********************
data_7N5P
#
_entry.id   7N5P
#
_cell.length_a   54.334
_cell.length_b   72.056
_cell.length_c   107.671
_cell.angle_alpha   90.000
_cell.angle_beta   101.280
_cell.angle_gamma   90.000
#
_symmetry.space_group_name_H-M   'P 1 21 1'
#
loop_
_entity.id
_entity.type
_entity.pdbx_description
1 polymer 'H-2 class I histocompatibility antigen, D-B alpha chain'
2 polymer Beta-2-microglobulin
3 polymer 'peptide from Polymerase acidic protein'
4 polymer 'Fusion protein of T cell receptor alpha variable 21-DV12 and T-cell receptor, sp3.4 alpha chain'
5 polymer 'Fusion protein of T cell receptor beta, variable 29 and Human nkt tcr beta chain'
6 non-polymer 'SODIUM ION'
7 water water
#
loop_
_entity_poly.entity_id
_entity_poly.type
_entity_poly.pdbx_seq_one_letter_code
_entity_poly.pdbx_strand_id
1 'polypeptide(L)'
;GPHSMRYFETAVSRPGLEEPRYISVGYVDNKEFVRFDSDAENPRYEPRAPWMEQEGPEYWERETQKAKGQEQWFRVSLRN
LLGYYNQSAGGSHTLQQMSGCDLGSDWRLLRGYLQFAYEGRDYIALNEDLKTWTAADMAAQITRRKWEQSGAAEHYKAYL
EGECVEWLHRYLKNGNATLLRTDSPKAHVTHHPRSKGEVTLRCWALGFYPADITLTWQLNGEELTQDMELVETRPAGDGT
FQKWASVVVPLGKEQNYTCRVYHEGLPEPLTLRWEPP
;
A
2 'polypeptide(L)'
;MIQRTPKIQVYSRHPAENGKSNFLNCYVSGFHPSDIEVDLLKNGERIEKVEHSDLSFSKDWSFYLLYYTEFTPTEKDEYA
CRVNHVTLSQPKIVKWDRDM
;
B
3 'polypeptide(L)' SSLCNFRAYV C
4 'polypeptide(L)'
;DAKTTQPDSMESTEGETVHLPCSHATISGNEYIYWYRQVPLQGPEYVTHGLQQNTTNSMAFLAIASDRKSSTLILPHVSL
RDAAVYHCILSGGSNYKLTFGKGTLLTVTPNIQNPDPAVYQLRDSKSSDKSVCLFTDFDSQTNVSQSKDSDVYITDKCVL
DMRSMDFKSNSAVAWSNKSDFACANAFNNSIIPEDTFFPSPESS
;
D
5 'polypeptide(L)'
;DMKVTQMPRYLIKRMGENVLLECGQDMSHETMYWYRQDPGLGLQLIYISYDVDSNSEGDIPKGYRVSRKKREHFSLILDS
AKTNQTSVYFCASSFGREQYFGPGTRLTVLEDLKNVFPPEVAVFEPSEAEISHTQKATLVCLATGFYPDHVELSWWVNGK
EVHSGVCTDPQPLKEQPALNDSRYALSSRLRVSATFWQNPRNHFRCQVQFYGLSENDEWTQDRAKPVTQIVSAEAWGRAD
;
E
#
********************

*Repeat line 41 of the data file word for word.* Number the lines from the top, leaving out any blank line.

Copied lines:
;